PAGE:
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South Asia Brief: Pakistan’s Military Goes Full Throttle Against Imran Khan
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Welcome to Foreign Policy’s South Asia Brief.
Welcome to Foreign Policy’s South Asia Brief.
The highlights this week: The confrontation between former Pakistani Prime Minister Imran Khan and the political establishment escalates, India’s ruling Bharatiya Janata Party loses Karnataka’s state elections, and a major cyclone does damage in Cox’s Bazar, Bangladesh.
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What’s Next for Imran Khan?
A week after his arrest on corruption charges, former Pakistani Prime Minister Imran Khan faces an escalating confrontation with the country’s political establishment. Recent developments suggest Pakistan’s military leadership is going full throttle to sideline Khan and his Pakistan Tehreek-e-Insaf (PTI) party from politics. National elections, currently scheduled for October, loom.
Khan blamed Pakistan Army chief Asim Munir for ordering his arrest by paramilitary forces last Tuesday; he was released a few days later. Just before his arrest, Khan repeated allegations that a senior military officer was behind a November assassination attempt against him, which the military denies. Pakistan’s army doesn’t take well to such public allegations.
On Monday, the military released a statement vowing to use the Pakistan Army Act to prosecute the protesters who attacked military facilities after Khan’s arrest, warning that “restraint will no longer be exercised.” (PTI leaders have denounced the violence.) The 1952 law involves the use of military trials, mainly to prosecute military officers. A 2015 amendment gave the military more leeway to prosecute civilians, but it expired in 2019.
This statement, endorsed by civilian leaders, should be read in the context of Pakistan’s recent Supreme Court rulings, which ordered Khan’s release and rejected an earlier government decision to delay two provincial elections. Army leaders seem concerned that the high courts may be too lenient toward Khan—and seek to literally take the law into their own hands.
Even before the military’s statement, Pakistani authorities detained other PTI leaders, purportedly for their role in the violent protests. In conversations with Foreign Policy, PTI supporters in Pakistan also described friends having been arrested in recent days for attending peaceful protests. According to the party, police have even arrested family members of PTI leaders. A few PTI leaders have now announced that they will leave the party, citing the protests against the military—although they could have faced pressure to resign.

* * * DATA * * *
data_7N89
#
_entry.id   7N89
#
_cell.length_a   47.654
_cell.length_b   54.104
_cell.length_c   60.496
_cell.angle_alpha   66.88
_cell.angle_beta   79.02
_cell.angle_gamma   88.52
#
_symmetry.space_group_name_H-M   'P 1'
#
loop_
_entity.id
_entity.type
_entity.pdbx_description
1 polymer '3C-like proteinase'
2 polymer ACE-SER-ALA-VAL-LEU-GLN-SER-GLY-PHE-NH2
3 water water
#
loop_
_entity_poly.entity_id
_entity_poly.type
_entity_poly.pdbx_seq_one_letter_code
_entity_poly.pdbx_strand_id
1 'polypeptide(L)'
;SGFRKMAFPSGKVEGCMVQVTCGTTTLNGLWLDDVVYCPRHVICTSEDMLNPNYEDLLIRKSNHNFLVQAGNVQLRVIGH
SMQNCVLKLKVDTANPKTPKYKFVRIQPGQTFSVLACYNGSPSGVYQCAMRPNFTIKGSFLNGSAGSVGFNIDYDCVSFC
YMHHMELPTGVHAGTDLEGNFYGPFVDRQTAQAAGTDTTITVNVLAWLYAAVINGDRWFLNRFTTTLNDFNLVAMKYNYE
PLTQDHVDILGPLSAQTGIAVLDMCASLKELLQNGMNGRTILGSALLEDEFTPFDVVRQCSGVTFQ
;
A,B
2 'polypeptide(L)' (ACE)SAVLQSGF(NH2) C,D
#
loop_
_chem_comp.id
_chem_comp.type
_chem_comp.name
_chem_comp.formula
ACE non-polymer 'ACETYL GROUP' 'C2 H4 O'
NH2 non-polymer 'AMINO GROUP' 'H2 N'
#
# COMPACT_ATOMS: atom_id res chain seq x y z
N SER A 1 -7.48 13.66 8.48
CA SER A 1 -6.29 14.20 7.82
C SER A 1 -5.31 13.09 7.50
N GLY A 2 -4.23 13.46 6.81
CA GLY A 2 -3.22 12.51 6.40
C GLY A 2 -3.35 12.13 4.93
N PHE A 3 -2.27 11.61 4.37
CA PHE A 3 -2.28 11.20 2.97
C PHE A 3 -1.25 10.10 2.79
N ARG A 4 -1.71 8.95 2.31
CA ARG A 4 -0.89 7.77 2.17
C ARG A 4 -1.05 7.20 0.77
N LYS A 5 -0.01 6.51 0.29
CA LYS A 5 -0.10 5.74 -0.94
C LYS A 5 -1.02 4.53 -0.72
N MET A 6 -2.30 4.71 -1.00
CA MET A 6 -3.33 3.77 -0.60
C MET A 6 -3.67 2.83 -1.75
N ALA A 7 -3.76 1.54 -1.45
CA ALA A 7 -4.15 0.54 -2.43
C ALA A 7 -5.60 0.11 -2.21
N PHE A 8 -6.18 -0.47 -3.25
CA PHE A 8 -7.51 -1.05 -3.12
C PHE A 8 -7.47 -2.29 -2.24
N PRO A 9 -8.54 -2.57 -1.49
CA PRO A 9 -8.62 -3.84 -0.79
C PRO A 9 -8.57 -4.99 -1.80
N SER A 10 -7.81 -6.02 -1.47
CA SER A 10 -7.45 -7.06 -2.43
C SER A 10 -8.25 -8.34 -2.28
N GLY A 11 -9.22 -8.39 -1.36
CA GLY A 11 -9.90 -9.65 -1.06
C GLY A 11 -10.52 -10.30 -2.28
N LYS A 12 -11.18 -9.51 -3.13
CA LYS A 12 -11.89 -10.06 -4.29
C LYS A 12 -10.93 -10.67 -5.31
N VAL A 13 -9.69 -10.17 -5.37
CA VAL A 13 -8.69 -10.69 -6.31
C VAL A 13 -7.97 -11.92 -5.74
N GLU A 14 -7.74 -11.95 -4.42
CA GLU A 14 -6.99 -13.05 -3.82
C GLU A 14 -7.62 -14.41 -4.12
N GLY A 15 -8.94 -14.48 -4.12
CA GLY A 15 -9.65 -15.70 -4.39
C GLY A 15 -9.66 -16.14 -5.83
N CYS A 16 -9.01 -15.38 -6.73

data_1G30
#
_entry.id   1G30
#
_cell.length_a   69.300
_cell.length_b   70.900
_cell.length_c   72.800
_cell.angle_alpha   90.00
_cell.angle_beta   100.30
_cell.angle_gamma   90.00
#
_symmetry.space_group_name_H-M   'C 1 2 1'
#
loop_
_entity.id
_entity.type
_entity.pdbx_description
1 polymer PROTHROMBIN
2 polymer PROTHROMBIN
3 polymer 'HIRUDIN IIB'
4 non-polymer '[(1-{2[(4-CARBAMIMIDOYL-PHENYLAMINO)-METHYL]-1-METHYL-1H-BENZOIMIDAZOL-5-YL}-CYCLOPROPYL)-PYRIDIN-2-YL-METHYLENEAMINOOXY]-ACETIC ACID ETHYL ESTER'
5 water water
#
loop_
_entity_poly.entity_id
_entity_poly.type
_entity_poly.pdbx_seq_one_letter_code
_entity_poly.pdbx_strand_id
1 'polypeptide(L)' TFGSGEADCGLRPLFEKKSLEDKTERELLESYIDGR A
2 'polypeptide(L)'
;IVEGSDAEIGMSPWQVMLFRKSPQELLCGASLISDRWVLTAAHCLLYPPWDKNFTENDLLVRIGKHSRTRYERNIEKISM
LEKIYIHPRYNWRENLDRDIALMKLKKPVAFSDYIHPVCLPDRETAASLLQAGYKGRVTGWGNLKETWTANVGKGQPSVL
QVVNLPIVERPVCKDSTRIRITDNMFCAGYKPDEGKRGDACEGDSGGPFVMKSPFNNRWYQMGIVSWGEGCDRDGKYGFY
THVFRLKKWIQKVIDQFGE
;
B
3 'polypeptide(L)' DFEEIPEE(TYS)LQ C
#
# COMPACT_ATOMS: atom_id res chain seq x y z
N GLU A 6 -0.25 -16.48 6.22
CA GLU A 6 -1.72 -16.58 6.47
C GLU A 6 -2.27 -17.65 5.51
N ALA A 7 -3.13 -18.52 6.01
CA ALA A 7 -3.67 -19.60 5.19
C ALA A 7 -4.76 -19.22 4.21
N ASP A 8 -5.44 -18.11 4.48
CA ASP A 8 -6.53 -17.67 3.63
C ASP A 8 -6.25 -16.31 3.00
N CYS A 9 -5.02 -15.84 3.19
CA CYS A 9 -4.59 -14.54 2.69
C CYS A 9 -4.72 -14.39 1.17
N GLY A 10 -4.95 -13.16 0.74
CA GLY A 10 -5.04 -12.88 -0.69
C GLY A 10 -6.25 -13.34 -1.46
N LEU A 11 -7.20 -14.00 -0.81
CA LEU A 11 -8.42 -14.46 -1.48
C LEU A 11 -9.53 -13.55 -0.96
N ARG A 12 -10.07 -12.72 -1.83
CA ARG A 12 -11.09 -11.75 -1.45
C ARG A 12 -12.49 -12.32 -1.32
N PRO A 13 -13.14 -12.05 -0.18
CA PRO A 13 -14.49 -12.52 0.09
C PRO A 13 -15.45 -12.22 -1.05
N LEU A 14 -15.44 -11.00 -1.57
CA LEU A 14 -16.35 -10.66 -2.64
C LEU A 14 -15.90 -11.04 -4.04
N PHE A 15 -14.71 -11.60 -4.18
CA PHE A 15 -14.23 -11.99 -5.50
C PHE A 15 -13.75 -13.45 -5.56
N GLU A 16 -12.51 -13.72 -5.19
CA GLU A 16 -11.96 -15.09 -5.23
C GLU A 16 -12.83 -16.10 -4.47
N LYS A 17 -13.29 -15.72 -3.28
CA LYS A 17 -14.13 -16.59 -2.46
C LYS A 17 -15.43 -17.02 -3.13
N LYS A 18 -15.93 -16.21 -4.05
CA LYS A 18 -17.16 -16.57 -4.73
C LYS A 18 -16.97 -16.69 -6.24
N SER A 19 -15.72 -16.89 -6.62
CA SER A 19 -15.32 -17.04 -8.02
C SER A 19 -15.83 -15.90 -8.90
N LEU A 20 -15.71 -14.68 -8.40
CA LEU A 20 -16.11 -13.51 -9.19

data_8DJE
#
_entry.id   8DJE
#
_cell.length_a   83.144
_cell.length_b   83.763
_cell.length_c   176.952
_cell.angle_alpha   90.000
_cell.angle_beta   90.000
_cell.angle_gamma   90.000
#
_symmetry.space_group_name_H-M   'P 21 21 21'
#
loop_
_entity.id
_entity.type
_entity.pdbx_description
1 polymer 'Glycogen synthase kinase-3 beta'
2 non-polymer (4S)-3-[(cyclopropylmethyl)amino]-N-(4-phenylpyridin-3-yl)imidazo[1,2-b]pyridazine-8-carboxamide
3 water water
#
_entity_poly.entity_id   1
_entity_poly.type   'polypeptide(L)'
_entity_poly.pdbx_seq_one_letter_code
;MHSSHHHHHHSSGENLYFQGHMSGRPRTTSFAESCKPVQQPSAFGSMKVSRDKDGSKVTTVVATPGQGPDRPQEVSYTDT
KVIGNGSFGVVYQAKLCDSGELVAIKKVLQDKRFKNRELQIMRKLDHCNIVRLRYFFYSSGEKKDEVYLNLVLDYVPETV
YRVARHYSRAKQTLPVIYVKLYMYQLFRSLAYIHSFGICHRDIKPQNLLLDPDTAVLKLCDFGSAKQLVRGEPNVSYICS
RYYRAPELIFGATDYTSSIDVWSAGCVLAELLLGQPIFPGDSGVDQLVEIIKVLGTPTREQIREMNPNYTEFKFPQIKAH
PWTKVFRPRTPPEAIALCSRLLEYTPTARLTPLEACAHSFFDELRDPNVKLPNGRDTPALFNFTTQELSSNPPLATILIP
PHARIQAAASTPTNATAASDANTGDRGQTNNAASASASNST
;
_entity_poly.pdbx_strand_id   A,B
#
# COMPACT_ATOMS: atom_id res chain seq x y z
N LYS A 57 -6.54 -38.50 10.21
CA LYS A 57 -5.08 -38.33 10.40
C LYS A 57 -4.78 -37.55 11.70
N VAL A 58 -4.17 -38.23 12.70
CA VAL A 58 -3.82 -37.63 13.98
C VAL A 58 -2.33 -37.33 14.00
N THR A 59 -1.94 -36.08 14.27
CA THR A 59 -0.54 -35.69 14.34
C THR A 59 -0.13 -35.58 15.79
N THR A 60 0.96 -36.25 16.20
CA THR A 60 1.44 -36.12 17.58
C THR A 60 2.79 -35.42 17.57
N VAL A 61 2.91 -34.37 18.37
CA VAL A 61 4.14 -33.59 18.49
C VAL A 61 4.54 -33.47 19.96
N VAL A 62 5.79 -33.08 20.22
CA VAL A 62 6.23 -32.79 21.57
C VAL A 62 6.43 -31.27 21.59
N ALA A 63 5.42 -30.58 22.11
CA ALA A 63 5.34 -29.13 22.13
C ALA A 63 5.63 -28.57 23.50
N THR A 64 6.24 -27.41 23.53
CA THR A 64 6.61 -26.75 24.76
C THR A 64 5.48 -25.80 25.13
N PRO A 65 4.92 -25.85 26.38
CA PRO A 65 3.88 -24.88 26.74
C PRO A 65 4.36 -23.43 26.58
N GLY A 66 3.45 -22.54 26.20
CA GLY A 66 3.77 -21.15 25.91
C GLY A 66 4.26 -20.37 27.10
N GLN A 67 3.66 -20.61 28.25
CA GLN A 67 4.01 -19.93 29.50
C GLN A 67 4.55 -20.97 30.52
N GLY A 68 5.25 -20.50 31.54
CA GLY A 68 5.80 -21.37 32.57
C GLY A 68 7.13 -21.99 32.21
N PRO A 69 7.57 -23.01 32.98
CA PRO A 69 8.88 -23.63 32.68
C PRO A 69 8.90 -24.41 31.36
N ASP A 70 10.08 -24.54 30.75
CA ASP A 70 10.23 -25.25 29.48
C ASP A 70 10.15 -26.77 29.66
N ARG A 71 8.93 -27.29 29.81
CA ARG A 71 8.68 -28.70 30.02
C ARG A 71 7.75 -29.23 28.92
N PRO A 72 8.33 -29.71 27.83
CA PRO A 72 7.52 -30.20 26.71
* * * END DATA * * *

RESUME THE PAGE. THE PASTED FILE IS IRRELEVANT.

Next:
Khan remains free on bail for now, but he could be arrested again under any of the numerous charges facing him—which he dismisses as politically motivated. On Wednesday, Khan said police had surrounded his house and that he feared he would be detained again. Islamabad has now accused him of sheltering people involved in the violent protests and threatened to stage a police operation if he does not release them to the authorities within 24 hours.
Although the detentions of PTI leaders and supporters could weaken the party, arresting Khan again and holding him for an extended period could deal it a damaging blow. The PTI revolves around its charismatic and popular leader, and the party may struggle to maintain momentum—and its identity—with him behind bars.
Furthermore, Pakistan’s senior leadership—both civilian and military—seems determined to keep Khan from returning to power; with him detained in the long term, it could redouble efforts to get him disqualified from public office ahead of elections. But with the courts pushing back against Pakistan’s current government and the military’s leverage weakened by public fury, this strategy isn’t guaranteed to succeed.
De-escalation may prove elusive. After reports surfaced that some corps commanders refused to carry out Munir’s orders, PTI supporters hoped the army might ease its crackdown. But the military denied those reports and issued its warning of no restraint. There is already bad blood between Munir and Khan; the Army chief was fired from his then-position as spy chief when Khan was prime minister, reportedly after Munir produced evidence of corruption linked to Khan’s wife.
Before Khan’s arrest, government and opposition leaders met to try to ease tensions. But recent events have seemingly taken talks off the table—because the mood isn’t conducive for talks but also because many potential opposition negotiators are in jail. As for prospects for external mediation, the United Arab Emirates, one of Pakistan’s key partners, reportedly offered its services and was rebuffed by Munir.
The trajectory of the crisis now appears to hinge on national elections, which will stoke tensions whether they happen according to schedule or not. If the vote goes ahead in October, the losers will likely reject the results. But postponing elections would violate the constitution and defy the will of the public.
The October elections could signal a victory for constitutionalism and thus offer Pakistan’s best shot at an off-ramp—even if they only bring short-term relief from the political crisis.
What We’re Following